Response rates to telephone public opinion polls conducted by Pew Research Center have resumed their decline, to 7% in 2017 and 6% in 2018.
Pew Research Center conducts surveys over the phone and, increasingly, online. But these two formats don’t always produce identical results.
A new telephone survey experiment finds that an opinion poll drawn from a commercial voter file produces results similar to those from a sample based on random-digit dialing.
At Pew Research Center, we frequently receive questions about how we measure religion. Here are answers to some of the questions we get most frequently.
The second video in Pew Research Center’s “Methods 101” series helps explain question wording – a concept at the center of sound public opinion survey research – and why it’s important.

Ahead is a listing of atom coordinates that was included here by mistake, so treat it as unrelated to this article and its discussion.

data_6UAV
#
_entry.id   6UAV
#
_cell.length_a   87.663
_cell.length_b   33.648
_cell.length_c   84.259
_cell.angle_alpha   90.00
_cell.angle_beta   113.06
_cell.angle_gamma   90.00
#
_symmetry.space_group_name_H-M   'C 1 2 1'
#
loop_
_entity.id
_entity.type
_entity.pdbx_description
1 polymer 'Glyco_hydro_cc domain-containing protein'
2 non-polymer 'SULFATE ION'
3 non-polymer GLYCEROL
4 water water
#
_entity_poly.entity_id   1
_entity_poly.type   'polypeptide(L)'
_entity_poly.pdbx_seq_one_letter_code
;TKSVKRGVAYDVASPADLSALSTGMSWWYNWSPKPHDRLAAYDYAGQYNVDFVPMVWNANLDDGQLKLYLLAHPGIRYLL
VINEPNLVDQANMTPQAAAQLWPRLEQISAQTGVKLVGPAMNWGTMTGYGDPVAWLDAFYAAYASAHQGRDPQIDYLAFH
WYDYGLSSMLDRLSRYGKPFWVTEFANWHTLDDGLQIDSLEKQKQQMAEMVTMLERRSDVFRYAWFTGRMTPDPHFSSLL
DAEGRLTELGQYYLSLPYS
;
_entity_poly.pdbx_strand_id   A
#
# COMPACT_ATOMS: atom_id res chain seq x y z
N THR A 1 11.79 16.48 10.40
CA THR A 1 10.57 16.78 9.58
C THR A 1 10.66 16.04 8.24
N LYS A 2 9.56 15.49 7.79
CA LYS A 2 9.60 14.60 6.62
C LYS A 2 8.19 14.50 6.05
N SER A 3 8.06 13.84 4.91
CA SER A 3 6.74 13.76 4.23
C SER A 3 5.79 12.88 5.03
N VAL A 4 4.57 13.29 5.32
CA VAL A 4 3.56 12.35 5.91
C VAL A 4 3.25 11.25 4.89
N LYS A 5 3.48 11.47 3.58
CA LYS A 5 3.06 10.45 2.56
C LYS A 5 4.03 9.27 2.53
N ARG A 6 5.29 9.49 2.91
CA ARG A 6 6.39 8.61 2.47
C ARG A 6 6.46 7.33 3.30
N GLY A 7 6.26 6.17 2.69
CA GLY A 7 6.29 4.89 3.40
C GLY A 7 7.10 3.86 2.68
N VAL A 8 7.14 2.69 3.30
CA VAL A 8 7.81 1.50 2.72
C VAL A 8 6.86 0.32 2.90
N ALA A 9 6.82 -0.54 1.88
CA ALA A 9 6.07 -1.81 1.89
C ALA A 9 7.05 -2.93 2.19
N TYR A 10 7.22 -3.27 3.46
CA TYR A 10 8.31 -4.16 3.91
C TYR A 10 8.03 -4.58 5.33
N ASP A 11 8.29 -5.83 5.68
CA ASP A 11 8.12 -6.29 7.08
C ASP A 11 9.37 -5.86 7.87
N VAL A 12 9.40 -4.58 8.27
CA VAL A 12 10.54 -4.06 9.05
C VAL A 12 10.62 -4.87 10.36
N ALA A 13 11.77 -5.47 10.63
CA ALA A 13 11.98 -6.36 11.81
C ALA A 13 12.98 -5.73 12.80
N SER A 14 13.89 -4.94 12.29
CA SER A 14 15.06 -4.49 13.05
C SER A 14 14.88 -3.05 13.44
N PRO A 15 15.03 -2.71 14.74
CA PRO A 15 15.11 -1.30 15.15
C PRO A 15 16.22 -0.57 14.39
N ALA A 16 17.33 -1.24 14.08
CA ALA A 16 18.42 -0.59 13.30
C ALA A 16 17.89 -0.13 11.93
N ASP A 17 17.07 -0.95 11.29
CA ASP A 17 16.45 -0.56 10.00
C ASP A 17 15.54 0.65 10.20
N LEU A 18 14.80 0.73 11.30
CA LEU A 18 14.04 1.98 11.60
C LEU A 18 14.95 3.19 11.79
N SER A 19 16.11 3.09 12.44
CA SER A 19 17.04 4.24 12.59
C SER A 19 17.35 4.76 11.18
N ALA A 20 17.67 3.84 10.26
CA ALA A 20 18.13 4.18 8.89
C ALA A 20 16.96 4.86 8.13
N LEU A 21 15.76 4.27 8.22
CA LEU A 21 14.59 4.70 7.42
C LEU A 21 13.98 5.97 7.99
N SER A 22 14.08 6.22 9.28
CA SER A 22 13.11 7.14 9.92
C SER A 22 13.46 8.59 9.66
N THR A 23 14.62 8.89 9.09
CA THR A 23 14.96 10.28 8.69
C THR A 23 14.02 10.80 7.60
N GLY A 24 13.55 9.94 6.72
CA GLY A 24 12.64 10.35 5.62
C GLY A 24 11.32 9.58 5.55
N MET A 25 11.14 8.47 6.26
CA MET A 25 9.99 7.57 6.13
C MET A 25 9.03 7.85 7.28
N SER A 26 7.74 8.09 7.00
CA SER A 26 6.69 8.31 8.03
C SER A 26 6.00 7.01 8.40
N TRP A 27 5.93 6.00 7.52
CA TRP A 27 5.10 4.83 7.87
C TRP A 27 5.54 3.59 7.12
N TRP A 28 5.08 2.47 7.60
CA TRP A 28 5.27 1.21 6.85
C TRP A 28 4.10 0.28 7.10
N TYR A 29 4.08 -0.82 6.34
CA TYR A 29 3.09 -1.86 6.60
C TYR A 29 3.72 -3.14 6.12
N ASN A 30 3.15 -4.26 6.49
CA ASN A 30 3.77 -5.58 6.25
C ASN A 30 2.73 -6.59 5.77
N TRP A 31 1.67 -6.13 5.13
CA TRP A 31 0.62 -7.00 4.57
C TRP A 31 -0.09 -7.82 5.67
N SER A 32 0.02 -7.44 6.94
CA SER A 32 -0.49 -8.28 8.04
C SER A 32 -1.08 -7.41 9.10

Establishing the interviewer’s perceived race or ethnicity is essential to understanding how it might affect the respondent’s answers to survey questions.
In a short video, Pew Research Center researchers explain how they produced the Center’s wide-ranging new survey of 1,001 American Muslims.
People polled by telephone are slightly less likely than those interviewed online to say their personal finances are in “poor shape."
A new analysis sheds light on concerns raised among pollsters that the medium by which a survey question is asked – its mode – can affect responses.